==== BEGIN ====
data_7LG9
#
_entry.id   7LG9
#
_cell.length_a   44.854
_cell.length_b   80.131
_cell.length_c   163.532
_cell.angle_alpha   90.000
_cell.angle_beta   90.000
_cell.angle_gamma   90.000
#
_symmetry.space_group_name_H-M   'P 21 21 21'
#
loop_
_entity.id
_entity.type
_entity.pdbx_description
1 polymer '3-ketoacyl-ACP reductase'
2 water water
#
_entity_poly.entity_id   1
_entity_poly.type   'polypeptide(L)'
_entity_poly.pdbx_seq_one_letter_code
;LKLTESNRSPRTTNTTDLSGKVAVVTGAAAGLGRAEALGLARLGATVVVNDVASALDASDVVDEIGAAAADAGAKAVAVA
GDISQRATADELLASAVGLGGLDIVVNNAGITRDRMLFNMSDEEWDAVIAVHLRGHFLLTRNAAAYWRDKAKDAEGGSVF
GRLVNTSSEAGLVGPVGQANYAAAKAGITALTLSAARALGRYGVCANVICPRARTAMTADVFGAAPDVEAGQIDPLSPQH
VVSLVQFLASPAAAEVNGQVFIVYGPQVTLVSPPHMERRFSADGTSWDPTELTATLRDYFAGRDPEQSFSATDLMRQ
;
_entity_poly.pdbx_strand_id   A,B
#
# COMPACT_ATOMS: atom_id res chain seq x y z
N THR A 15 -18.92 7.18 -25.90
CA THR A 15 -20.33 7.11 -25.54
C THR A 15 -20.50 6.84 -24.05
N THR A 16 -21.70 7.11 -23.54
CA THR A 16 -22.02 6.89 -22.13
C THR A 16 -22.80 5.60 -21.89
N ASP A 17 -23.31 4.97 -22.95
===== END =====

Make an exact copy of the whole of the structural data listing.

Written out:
data_7LG9
#
_entry.id   7LG9
#
_cell.length_a   44.854
_cell.length_b   80.131
_cell.length_c   163.532
_cell.angle_alpha   90.000
_cell.angle_beta   90.000
_cell.angle_gamma   90.000
#
_symmetry.space_group_name_H-M   'P 21 21 21'
#
loop_
_entity.id
_entity.type
_entity.pdbx_description
1 polymer '3-ketoacyl-ACP reductase'
2 water water
#
_entity_poly.entity_id   1
_entity_poly.type   'polypeptide(L)'
_entity_poly.pdbx_seq_one_letter_code
;LKLTESNRSPRTTNTTDLSGKVAVVTGAAAGLGRAEALGLARLGATVVVNDVASALDASDVVDEIGAAAADAGAKAVAVA
GDISQRATADELLASAVGLGGLDIVVNNAGITRDRMLFNMSDEEWDAVIAVHLRGHFLLTRNAAAYWRDKAKDAEGGSVF
GRLVNTSSEAGLVGPVGQANYAAAKAGITALTLSAARALGRYGVCANVICPRARTAMTADVFGAAPDVEAGQIDPLSPQH
VVSLVQFLASPAAAEVNGQVFIVYGPQVTLVSPPHMERRFSADGTSWDPTELTATLRDYFAGRDPEQSFSATDLMRQ
;
_entity_poly.pdbx_strand_id   A,B
#
# COMPACT_ATOMS: atom_id res chain seq x y z
N THR A 15 -18.92 7.18 -25.90
CA THR A 15 -20.33 7.11 -25.54
C THR A 15 -20.50 6.84 -24.05
N THR A 16 -21.70 7.11 -23.54
CA THR A 16 -22.02 6.89 -22.13
C THR A 16 -22.80 5.60 -21.89
N ASP A 17 -23.31 4.97 -22.95